At this point I am fairly often alone although John and Mark occasionally provide me with company. I am looking forward to the climb after Veach Gap and not liking the road section. John catches me on the road. At the aid station I again rush through too fast. Diane is just passed the aid station set up taking photos. It's great to see her. She is enjoying her day of volunteering. She tells me I am just behind our friend Mark and I hurry along.
Veach Gap to Indian Grave Trailhead 9.0 miles
I am enjoying the climb up Veach. Diane and I had practiced this section solo just weeks ago and I loved how much of this course felt at least vaguely familiar. I know that next year I will have hiking poles. I frequently pick up thick branches to help keep me from bending over to much on long climbs. I am loving the early part of this section. It's beautiful. I enjoy remembering my training run with Diane through this section. I want to pause to take my usual photos of flowers but even the orchids I have seen off and on through the course are not enough to get my to pause. I'm still afraid to stop for anything. This is a long section and I go through a high at the beginning and a low as I unknowingly near the aid station. I'm sick of feeling like I don't remember the course. I run some of this section with John who has been considering dropping since he dislocated his pinkie early in the race. I am headed south mentally. I pray that I can turn it around. At long last, I pop out of the trail and there is the aid station. I should have recognized I was having issues when I don't even know where I was.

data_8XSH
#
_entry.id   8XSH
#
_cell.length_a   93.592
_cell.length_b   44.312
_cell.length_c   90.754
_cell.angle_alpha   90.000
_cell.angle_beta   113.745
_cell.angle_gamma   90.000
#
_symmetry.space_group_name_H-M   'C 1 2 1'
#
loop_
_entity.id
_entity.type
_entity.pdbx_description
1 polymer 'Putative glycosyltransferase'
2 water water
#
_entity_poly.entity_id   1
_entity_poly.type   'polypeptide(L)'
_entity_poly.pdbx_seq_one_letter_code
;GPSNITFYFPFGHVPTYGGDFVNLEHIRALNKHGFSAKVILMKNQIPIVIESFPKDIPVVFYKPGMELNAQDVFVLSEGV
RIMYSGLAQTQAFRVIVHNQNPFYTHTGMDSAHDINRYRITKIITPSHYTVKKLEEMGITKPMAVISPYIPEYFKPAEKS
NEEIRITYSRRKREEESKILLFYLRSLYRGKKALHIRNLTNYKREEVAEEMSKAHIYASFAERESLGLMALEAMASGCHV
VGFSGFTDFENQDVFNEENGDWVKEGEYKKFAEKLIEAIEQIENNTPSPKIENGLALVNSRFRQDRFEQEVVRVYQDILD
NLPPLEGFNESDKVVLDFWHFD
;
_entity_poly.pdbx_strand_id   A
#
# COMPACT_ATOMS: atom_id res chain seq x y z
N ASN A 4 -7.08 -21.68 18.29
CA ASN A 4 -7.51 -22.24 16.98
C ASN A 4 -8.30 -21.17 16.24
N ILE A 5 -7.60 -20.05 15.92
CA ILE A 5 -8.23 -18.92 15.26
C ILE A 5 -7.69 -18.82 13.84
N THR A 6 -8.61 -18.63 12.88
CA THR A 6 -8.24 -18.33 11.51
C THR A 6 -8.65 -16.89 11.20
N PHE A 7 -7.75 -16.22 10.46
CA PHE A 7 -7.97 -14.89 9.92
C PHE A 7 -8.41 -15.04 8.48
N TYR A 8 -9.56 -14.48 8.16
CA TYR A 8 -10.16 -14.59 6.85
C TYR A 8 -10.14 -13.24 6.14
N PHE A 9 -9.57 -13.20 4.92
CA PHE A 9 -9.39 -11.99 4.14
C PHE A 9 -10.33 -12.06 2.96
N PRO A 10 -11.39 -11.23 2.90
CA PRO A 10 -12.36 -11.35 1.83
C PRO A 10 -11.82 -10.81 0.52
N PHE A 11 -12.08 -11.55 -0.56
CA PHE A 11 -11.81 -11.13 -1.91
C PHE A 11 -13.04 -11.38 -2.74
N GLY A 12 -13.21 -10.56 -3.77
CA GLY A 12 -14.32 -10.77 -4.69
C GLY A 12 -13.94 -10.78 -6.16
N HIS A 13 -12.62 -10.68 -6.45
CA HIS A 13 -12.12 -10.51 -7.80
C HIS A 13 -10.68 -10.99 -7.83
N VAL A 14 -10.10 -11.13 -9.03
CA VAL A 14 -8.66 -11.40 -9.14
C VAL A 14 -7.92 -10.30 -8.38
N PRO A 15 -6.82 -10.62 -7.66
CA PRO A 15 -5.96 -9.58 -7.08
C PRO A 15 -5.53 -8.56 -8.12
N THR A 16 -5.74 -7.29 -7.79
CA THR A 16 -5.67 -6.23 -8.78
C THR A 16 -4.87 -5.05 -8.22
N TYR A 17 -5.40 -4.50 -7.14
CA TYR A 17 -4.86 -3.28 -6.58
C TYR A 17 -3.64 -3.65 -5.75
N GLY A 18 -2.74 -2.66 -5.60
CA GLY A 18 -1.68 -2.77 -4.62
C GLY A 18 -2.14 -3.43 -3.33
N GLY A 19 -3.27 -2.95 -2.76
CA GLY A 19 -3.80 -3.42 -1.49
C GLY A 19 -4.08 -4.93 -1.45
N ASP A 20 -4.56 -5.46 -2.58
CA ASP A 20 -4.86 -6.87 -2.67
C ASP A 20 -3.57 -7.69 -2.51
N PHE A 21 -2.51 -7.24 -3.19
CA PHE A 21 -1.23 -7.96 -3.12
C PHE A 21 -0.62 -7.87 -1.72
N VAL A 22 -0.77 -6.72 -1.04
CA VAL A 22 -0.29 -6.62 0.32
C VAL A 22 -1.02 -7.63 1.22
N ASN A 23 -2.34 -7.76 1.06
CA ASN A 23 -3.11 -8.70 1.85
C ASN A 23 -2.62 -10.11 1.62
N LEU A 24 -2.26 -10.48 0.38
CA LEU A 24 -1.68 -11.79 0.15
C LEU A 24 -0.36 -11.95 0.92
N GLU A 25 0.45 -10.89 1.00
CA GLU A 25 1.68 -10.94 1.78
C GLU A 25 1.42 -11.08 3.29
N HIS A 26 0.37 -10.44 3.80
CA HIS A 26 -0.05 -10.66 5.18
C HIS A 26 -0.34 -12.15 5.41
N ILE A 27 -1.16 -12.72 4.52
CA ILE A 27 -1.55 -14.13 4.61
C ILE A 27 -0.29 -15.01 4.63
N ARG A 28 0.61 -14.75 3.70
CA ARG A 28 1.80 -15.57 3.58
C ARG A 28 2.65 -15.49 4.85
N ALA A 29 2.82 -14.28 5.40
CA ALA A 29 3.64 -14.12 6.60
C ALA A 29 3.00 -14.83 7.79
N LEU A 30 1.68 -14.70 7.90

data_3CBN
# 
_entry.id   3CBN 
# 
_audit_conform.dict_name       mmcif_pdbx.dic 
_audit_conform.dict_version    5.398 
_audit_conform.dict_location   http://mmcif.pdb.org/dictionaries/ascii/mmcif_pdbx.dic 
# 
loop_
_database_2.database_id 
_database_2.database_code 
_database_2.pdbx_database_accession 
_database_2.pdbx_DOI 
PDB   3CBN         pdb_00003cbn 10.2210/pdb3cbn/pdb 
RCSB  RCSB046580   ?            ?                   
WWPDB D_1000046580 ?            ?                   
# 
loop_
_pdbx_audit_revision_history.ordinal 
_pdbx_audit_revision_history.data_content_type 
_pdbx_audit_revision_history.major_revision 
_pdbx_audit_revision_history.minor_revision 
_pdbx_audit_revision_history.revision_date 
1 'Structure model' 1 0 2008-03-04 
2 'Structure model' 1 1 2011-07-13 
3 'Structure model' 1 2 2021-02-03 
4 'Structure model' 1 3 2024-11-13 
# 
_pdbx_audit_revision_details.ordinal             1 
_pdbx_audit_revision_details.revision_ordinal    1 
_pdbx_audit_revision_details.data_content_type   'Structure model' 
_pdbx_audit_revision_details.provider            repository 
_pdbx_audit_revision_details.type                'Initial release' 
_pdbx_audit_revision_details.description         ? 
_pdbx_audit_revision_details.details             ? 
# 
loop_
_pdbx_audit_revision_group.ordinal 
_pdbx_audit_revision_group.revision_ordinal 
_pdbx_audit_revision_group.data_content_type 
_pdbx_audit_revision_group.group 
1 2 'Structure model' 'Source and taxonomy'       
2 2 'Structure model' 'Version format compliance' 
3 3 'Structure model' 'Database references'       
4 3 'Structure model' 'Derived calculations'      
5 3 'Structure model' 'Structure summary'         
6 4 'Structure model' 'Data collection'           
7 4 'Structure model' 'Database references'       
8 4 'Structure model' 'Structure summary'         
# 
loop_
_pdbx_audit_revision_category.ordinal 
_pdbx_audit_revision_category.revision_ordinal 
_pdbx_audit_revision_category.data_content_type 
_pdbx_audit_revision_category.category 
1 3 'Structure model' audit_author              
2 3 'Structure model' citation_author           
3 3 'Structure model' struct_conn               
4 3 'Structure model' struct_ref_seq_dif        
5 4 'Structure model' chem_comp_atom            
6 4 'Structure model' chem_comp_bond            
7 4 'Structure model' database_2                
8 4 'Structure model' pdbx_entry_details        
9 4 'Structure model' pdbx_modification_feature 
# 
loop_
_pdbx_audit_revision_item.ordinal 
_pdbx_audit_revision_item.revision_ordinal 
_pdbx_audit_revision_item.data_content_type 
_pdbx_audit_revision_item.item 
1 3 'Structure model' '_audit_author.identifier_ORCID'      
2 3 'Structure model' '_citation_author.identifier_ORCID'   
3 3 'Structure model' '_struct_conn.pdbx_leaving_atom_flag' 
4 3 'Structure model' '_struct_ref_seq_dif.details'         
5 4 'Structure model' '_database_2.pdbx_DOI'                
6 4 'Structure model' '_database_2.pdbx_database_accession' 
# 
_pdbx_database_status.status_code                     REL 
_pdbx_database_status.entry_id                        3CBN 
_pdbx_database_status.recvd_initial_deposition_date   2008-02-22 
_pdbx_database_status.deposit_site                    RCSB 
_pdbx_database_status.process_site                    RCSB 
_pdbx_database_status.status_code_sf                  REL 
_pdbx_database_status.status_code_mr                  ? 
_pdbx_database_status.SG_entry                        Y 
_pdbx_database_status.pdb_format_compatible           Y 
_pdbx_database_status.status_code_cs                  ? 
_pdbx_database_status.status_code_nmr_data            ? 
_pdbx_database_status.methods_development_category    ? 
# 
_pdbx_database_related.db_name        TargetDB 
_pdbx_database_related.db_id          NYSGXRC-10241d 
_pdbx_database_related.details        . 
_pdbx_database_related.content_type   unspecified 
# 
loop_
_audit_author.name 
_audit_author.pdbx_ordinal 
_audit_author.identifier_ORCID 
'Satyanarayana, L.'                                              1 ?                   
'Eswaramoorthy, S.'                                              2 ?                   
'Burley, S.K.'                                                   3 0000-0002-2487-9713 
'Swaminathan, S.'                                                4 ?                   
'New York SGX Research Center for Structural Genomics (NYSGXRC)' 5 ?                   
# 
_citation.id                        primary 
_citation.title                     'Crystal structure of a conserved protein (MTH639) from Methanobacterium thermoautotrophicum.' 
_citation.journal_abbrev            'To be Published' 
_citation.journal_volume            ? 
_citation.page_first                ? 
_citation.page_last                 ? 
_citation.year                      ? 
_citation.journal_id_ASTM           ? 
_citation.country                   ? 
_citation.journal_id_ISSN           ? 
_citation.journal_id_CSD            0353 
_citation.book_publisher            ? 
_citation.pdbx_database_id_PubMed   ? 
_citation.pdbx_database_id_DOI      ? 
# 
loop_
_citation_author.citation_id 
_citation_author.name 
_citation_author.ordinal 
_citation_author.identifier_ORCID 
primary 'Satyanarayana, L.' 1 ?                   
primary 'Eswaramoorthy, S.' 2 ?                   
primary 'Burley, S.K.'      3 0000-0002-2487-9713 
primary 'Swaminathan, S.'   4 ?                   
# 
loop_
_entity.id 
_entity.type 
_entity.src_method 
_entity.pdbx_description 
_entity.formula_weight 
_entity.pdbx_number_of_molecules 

Indian Grave Trailhead to Habron Gap 3.9 miles
I leave Indian Grave after a brief pause and with no solid recollection that I ate anything. My fuel bags remain mostly untouched, my pack remains heavy and I am concerned about the lack of nature calls after this long in the race. Praying distracts my mind through this road section. I am alone for a long time with no runners in either direction. I actually double back thinking I've missed a turn into the trail. What I don't remember is this entire 3.9 miles is on a gravel road.